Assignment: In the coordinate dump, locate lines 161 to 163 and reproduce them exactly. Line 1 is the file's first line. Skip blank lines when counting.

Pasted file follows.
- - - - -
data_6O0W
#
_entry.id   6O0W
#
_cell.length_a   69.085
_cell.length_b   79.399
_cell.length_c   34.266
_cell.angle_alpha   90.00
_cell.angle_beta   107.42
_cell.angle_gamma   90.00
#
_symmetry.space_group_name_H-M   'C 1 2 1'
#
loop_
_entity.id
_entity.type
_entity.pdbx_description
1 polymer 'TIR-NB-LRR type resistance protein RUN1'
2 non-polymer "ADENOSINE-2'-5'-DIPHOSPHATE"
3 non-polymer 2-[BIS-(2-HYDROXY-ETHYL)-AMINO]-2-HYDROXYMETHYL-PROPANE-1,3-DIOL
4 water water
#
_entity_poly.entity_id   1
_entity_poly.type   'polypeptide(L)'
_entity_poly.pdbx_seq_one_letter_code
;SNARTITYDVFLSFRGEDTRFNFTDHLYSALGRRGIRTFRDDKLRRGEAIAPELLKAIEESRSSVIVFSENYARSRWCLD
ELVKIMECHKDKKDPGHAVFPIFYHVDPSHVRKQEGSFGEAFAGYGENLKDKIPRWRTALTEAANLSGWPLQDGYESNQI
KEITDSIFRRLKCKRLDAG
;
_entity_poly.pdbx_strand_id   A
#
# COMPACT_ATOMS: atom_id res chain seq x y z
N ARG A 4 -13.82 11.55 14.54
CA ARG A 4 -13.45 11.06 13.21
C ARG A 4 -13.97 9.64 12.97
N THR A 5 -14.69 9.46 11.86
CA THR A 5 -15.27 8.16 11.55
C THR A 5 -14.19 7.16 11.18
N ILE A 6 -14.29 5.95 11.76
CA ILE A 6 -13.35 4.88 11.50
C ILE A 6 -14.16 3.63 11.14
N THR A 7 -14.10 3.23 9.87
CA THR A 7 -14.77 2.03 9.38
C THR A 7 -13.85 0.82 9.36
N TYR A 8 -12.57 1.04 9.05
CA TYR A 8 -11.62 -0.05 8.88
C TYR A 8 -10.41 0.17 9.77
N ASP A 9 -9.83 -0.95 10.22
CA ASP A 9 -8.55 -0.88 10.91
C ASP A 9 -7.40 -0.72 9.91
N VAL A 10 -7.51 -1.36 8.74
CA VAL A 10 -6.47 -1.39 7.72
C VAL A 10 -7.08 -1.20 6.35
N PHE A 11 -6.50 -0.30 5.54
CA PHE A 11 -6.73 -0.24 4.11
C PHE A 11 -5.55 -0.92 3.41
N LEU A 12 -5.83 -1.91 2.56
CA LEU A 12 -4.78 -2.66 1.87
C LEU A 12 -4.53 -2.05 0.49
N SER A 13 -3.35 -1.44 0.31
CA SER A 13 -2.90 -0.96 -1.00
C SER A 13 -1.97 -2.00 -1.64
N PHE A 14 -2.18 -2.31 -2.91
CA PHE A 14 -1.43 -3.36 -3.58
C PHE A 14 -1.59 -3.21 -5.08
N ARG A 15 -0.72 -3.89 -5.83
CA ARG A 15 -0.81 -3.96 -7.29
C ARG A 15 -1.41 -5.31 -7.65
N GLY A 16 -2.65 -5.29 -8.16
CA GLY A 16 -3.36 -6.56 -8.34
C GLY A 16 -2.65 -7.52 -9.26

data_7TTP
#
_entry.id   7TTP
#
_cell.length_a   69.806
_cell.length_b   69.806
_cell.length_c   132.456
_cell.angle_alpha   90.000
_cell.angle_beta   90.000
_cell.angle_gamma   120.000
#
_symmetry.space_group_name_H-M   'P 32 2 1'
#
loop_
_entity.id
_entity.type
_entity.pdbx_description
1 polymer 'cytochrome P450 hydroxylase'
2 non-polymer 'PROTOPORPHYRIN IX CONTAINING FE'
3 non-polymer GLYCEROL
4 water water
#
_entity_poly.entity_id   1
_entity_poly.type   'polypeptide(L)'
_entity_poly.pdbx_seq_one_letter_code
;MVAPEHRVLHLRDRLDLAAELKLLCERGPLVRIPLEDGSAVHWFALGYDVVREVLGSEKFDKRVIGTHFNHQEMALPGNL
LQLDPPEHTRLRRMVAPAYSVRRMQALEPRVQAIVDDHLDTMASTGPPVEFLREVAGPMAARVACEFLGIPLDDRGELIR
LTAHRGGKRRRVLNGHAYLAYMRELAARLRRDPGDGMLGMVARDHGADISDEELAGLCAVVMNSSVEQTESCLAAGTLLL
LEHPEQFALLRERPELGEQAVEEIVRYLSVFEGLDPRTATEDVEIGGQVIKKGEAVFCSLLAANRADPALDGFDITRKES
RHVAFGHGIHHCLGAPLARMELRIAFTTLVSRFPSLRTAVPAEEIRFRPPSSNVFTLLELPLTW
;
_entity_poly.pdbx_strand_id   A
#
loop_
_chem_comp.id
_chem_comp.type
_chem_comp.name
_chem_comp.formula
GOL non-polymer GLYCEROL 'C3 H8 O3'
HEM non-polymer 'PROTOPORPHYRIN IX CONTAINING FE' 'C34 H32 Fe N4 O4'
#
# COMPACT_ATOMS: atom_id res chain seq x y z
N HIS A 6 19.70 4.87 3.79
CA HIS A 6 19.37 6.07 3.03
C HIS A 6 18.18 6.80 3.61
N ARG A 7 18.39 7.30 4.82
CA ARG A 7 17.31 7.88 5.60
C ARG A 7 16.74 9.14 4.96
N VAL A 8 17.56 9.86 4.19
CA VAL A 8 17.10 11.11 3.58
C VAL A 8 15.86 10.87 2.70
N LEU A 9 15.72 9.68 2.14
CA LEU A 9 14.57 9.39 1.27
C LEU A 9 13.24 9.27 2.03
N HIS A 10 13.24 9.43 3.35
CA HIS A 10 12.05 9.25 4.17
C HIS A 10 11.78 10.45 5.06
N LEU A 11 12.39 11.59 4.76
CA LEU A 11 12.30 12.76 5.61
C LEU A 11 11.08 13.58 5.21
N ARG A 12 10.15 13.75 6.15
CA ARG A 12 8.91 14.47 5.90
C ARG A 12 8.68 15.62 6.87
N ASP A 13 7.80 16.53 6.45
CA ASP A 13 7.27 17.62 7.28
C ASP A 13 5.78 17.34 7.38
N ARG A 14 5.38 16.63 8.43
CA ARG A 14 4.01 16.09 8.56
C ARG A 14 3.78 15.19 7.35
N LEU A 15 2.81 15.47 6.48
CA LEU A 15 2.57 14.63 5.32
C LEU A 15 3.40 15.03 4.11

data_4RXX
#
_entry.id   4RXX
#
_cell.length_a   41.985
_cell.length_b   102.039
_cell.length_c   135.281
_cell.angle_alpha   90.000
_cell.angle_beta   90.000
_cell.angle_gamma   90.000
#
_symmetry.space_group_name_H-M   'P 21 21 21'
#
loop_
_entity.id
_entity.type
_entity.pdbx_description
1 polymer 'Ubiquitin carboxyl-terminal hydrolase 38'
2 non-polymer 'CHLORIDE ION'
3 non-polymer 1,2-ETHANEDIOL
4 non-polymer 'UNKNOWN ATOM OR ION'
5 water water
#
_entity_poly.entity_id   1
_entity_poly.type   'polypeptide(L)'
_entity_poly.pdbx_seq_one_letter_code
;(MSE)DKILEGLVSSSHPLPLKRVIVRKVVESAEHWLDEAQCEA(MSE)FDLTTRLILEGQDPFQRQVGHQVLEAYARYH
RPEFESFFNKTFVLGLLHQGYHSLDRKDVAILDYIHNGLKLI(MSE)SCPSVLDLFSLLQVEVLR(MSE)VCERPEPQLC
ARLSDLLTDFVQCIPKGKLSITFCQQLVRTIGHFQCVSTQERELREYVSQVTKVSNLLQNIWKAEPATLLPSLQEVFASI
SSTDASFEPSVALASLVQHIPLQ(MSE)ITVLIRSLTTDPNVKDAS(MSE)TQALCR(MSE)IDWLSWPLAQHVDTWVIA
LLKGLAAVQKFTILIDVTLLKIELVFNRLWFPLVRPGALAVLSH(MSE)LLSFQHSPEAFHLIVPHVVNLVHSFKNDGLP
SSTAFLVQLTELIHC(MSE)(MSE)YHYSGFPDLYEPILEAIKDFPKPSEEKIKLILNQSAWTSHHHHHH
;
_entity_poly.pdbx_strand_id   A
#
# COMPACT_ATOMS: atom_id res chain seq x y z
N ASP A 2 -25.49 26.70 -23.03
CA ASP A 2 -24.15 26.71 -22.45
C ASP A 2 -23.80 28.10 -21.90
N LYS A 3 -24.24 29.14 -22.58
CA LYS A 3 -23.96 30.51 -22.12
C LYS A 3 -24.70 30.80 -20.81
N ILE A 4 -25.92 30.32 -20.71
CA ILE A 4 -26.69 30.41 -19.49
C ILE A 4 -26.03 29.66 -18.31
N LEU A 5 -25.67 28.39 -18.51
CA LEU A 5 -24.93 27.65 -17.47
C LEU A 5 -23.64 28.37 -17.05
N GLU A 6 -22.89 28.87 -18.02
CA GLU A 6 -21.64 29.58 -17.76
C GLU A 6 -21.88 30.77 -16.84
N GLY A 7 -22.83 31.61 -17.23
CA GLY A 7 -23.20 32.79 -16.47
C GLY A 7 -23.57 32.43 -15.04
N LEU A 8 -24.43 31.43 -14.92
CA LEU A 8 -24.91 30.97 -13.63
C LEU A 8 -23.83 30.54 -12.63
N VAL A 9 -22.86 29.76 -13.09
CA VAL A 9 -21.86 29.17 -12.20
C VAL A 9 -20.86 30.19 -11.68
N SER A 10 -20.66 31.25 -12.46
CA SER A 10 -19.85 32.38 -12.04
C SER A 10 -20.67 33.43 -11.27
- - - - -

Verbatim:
1 polymer 'Ubiquitin carboxyl-terminal hydrolase 38'
2 non-polymer 'CHLORIDE ION'
3 non-polymer 1,2-ETHANEDIOL